Picks and Pans Review: Glenn Miller: the Popular Recordings (1938-1942)
updated 12/18/1989 AT 01:00 AM EST
•originally published 12/18/1989 AT 01:00 AM EST
Anyone old enough to remember how to do the jitterbug and fox-trot—and spry enough to remember why doing them is a good idea—should find this reissue set a happy rediscovery.
It includes 60 original, digitally remastered tracks by the Miller band. Miller, himself a journeyman trombonist, never filled his band with the kind of dazzling soloists who populated the outfits of his contemporaries—Goodman, Dorsey, Shaw, Bob Crosby. He particularly never had a drummer who could propel a band the way, say, Gene Krupa, Buddy Rich or Dave Tough could, and until the Modernaires joined him in 1941, his vocalists were usually a notch below the Helen Forrest—Frank Sinatra—Ella Fitzgerald level of the competition.
But, thanks to arrangments by such people as Jerry Gray, Bill Finegan and Billy May, Miller's band could generate a tight, compact swing mode (think of "Tuxedo Junction" or "Anvil Chorus"), and no band of that era, or probably of any other, could get dreamier and smoother on a ballad.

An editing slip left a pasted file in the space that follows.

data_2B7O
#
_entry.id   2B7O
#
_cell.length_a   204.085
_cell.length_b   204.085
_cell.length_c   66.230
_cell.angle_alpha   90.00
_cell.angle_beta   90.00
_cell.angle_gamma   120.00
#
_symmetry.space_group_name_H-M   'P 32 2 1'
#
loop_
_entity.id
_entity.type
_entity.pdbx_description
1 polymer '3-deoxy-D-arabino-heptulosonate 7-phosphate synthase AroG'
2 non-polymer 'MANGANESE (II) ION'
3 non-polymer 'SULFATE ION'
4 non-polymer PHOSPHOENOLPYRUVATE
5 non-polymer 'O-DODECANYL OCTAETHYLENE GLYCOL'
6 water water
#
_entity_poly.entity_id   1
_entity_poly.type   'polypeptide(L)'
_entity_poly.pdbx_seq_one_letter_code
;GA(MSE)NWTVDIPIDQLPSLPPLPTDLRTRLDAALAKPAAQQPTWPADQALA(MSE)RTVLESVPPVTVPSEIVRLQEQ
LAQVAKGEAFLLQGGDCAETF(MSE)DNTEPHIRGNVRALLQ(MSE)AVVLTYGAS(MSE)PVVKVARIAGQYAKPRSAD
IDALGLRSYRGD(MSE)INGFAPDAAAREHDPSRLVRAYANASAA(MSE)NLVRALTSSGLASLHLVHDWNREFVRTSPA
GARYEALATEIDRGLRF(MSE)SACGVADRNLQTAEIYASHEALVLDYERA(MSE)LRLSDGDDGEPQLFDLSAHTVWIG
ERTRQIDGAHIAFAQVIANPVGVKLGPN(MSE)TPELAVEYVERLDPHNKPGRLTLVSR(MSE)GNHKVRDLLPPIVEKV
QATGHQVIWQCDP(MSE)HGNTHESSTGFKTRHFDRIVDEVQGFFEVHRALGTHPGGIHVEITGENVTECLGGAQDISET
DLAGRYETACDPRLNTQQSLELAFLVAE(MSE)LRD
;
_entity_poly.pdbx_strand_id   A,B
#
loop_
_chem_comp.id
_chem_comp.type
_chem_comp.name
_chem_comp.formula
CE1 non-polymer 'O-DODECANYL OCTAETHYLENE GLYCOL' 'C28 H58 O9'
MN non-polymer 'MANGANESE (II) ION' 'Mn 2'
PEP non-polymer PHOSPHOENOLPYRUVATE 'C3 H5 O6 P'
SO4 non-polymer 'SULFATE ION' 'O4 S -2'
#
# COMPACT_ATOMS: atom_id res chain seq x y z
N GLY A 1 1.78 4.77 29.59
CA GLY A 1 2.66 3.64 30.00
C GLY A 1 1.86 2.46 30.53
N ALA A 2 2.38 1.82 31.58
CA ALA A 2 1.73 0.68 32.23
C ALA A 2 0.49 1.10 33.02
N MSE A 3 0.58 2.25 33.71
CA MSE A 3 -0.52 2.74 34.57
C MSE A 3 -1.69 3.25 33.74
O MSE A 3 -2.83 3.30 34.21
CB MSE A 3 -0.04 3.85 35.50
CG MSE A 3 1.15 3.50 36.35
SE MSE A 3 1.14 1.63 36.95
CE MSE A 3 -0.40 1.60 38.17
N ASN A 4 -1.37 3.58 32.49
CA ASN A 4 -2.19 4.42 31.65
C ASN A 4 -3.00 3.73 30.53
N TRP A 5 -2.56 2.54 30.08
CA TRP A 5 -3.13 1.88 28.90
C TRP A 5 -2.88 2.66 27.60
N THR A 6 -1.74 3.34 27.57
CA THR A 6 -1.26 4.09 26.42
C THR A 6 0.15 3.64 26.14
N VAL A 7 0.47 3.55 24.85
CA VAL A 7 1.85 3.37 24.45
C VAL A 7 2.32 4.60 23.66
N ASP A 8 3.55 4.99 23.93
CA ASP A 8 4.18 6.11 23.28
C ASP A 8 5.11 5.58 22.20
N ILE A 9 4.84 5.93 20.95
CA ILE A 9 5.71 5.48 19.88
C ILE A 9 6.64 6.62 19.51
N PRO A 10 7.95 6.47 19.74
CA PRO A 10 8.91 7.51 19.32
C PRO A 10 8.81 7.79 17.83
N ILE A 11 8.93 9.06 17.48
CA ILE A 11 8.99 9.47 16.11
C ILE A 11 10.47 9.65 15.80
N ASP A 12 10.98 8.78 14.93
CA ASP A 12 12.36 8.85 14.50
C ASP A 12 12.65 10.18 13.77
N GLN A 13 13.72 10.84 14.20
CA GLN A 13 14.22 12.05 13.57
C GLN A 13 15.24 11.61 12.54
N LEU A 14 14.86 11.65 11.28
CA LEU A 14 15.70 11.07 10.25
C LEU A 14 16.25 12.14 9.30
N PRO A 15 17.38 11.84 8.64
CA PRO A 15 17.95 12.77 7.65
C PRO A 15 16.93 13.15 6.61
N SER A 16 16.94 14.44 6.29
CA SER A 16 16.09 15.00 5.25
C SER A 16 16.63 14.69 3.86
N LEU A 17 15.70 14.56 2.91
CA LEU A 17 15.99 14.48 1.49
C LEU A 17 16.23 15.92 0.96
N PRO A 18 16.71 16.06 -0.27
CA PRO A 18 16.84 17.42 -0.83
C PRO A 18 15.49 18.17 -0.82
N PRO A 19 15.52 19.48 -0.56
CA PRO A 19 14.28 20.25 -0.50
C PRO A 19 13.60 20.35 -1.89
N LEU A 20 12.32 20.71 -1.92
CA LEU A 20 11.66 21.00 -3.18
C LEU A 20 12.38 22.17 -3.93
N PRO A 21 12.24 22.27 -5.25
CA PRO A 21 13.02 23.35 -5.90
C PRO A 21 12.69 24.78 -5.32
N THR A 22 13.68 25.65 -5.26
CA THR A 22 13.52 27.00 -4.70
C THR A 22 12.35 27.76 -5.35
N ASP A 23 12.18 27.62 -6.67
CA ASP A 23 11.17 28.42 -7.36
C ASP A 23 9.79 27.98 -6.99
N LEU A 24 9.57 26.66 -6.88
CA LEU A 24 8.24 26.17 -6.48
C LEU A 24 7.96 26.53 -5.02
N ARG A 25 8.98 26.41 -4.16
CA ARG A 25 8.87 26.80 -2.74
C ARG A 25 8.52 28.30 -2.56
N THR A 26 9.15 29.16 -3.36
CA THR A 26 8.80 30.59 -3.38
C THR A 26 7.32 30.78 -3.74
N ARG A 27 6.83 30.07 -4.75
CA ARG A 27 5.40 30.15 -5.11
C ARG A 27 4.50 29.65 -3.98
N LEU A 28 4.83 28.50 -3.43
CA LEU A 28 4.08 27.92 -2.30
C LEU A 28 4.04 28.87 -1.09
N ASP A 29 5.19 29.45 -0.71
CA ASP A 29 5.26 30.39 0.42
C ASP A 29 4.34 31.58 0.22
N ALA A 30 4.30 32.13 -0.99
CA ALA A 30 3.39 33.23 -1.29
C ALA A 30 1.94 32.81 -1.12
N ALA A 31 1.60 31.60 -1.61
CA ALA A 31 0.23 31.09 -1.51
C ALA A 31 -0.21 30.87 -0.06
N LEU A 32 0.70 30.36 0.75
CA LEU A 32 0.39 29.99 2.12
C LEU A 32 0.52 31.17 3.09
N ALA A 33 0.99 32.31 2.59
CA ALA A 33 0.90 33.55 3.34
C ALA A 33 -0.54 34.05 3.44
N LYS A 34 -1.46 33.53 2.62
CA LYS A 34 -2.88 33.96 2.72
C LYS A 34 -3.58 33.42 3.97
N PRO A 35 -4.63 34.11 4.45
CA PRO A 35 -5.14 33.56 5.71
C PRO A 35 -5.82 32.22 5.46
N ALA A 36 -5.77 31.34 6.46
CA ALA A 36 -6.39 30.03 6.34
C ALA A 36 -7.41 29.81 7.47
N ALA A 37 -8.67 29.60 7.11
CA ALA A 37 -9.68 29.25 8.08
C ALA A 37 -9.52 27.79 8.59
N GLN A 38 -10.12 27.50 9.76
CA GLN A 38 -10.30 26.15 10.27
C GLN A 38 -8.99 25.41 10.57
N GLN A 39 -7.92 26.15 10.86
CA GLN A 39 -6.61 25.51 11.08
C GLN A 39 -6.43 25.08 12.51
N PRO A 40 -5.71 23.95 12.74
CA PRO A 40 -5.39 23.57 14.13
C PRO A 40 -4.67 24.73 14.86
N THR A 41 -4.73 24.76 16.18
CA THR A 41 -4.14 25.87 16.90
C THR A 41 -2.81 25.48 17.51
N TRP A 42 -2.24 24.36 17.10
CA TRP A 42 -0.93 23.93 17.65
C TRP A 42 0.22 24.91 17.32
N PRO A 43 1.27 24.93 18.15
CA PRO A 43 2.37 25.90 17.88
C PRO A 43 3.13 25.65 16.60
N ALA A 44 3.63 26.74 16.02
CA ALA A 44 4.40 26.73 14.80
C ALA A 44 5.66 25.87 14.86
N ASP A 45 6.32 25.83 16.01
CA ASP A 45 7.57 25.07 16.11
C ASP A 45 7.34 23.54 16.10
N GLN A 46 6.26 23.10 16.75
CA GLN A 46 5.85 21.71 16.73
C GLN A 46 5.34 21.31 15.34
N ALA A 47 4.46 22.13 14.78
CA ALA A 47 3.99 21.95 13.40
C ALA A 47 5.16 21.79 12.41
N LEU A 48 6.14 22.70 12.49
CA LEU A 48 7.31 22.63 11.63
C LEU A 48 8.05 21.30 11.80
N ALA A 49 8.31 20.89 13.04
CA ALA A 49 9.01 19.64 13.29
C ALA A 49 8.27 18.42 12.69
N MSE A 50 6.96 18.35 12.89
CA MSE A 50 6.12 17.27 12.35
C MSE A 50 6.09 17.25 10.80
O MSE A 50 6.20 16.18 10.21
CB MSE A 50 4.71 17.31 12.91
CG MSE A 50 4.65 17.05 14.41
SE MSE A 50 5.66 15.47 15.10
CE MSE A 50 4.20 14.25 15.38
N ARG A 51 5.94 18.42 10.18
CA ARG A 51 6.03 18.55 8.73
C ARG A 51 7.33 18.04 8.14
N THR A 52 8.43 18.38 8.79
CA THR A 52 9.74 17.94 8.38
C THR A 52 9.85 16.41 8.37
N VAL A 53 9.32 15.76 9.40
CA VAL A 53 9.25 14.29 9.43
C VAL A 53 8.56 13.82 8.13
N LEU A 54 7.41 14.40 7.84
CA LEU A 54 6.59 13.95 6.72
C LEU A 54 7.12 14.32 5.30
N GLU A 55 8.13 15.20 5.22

As a result, from November 1938 through April 1944, the Miller band had a record of popularity more than worthy of Elvis Presley, the Supremes or Michael Jackson. During that span an astonishing 125 Miller singles hit the Top 30, with 23 of them making No. 1.
This collection omits a few of the lesser-known Miller gems: "Johnson Rag" and "Silhouetted in the Moonlight" among them. But it includes most of the familiar tunes, such as Miller's own composition and evocative theme song, "Moonlight Serenade," "In the Mood" and "A String of Pearls." There's also a fair selection of the band's pop novelty hits—"(I've Got a Gal in) Kalamazoo," "Juke Box Saturday Night," "Don't Sit Under the Apple Tree," "Chattanooga Choo-Choo" (the first single ever officially accorded million-seller status)—and such effective ballads as "I Know Why (And So Do You)" and "Serenade in Blue."
The sound quality is extraordinarily high, and the only problem with the set is that in the cassette format there are no liner notes; they have to be ordered through the mail. This is about the same thing as having to write in to get the mashed potatoes for a TV dinner, given the entertainment value of scanning the personnel lists and arrangers in a package like this.
It's hard to quarrel with the music, though. The package does justice to the enduring music created by Miller, who enlisted in the Army Air Force in October 1942 and led an all-star service band until he died at 40 in a plane crash in December 1944. (RCA/Bluebird)